Greg Sharp, Truba, and The Future

Chances are that you’ve seen Greg Sharp’s work before. One of the things that I love about Greg’s work is how memorable it is. His work oozes with nostalgia, has a dash of wit, and he isn’t afraid to get a little weird in the process.

In a sea of people all trying to do the latest and greatest shape layer this or that, Greg is doing his own thing!

Recently, Greg and his wife, producer Nina Knežević, started Truba as a home for their work together.

In this Motionographer Q&A we chat with Greg Sharp about Truba and their debut film “The Future”.


First, congratulations on starting Truba and your debut film “The Future”! Can you tell us a bit about how Truba came to be?

The idea came to us towards the end of production of The Future. We were already married and Nina was already producing The Future, so we decided we would like to do more and create a home for our work together. We both went to art school so it’s a natural fit. I’ve been wanting to strike out a new solo direction for a while.



Looking at “The Future”, I love how you were able to create such a rich and powerful world in just over two minutes and essentially one scene. What were your goals and expectations going into making this film?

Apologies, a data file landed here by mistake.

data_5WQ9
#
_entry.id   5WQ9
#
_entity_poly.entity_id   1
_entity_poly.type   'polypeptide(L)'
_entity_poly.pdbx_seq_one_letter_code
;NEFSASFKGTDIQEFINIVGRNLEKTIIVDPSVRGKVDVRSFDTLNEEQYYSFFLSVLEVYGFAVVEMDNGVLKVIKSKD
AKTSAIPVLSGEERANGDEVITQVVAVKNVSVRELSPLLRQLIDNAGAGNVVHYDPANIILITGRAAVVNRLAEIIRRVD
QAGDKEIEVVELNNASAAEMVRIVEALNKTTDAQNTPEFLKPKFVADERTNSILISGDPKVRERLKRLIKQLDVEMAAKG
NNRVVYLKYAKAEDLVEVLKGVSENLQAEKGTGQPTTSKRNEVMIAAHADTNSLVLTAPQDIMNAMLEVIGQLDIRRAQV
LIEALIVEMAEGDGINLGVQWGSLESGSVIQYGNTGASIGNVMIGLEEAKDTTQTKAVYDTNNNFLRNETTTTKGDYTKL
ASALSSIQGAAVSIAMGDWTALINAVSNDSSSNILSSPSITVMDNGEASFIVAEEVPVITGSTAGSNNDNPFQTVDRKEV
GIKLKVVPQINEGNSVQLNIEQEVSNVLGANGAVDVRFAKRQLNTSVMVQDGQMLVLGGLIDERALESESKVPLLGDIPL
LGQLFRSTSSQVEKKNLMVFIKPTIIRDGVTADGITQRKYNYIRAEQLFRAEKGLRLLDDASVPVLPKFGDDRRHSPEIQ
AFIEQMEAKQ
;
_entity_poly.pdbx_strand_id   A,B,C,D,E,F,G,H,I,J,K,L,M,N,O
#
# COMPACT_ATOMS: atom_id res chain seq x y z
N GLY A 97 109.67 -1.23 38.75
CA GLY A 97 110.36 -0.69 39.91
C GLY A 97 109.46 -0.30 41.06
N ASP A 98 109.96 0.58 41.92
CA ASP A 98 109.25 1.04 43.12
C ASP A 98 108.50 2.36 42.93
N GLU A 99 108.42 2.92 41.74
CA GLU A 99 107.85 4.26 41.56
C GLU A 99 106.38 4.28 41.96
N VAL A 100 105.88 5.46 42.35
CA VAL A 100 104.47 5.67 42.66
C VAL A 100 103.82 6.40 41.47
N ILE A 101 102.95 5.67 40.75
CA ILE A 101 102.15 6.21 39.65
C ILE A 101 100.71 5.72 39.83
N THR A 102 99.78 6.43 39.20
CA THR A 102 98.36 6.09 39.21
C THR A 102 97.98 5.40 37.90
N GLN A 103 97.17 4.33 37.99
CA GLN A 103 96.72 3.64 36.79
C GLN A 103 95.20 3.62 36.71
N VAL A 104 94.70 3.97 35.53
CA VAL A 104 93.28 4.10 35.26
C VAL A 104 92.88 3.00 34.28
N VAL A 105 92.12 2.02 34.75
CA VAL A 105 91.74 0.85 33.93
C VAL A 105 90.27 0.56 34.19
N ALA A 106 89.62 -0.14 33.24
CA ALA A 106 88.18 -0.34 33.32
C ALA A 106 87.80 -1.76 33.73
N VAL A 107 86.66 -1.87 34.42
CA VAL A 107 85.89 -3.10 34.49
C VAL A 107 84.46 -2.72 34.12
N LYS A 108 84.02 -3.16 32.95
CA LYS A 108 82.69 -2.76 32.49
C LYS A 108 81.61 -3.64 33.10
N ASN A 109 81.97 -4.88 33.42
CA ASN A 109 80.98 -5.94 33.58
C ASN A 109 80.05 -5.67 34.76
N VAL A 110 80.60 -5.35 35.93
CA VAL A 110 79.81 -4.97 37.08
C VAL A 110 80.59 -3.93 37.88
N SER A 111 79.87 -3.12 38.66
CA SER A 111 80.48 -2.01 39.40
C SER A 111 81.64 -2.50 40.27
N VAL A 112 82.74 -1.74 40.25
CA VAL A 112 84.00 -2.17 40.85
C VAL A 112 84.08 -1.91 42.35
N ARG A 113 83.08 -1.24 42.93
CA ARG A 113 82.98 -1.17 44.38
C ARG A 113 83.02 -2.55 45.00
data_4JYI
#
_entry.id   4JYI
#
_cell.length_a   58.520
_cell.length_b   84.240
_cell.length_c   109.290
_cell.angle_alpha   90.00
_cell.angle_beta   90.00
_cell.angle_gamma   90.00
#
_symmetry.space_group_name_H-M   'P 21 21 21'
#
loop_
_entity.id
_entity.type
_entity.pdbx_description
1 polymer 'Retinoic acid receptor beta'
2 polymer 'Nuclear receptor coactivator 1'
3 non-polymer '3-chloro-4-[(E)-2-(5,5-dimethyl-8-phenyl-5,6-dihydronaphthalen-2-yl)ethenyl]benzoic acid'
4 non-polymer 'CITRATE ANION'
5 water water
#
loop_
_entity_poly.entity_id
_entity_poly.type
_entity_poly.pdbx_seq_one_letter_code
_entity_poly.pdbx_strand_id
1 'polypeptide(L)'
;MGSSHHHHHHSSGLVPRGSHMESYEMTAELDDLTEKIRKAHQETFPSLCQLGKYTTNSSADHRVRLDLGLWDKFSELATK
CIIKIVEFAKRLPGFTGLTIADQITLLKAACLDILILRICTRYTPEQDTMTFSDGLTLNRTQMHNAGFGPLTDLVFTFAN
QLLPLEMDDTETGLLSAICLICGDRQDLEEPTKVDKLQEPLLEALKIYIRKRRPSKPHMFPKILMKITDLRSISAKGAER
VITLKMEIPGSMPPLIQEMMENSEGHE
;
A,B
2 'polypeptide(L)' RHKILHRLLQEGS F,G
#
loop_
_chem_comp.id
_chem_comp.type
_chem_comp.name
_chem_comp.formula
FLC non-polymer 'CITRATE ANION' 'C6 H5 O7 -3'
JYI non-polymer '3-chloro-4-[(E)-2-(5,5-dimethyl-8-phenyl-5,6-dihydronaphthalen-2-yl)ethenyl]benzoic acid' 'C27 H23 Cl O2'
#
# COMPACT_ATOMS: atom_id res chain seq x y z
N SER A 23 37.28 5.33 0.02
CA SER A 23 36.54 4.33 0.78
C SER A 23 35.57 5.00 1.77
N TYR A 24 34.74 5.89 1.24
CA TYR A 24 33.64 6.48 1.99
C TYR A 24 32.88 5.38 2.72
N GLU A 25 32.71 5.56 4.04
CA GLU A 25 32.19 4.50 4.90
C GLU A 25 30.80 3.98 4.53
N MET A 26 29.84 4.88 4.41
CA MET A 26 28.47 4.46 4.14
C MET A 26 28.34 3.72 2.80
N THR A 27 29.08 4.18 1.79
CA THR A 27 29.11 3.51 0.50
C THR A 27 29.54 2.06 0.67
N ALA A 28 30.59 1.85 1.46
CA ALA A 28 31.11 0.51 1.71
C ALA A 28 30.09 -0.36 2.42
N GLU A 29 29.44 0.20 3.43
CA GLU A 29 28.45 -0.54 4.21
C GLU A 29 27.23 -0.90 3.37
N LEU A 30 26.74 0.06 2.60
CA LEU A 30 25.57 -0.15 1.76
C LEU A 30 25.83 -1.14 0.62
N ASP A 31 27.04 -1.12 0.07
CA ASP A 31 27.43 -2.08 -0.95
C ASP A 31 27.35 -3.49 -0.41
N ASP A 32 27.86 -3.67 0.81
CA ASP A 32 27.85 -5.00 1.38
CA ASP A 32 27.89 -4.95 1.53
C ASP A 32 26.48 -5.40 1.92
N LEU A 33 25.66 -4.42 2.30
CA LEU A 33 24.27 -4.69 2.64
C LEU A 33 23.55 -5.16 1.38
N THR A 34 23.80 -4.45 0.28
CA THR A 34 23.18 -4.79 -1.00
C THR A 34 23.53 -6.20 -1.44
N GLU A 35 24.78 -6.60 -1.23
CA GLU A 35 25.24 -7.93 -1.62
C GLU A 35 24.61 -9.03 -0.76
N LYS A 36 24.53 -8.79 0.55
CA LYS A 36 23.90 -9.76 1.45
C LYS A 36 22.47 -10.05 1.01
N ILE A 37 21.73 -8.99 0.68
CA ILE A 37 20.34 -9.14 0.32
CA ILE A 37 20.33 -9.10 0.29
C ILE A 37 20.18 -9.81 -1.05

Yes our expectations were purposefully limited, and yes, it is only one scene! I’m glad you mention a “rich world” because that was one of our goals. My favourite short films are always a mere window to a larger story and a wider world, even if they have three acts and an ending.

I love a short that persists after I watch it, existing as a world that I can revisit in my thoughts, and even play out different stories of my own in it.

In The Future, I wanted to create a sparse and desperate world of mindless survival, so the mis-en-scene comprises a handful of scattered elements, the characters can only parrot one line of dialogue at each other, and they share one goal. London-based Skillbard created the atmosphere and the music. They added so much to the world, through the fidelity of their foley and execution of their music, they’re a rare pair of collaborators and we hope to do a lot more with them. In all honesty I’m reluctant to talk them up too much for fear that they’ll get too popular and we won’t be able to afford them.

In the past I’ve typically made extremely short duration stuff, idents and such, where the goal is to pack as much info into it as possible, so in The Future I relaxed the pacing. This gives the audience more time to soak in the atmosphere.



Speaking specifically about Truba, you are kind of at the crossroads between original content and commercial work. How would you describe your dream project and what types of work are you looking to take on?

Our dream projects involve trying something new that doesn’t exist and that we’d like to see in the world. Commercial work is fast and furious filmmaking, series development is slow world-building, but it’s all great.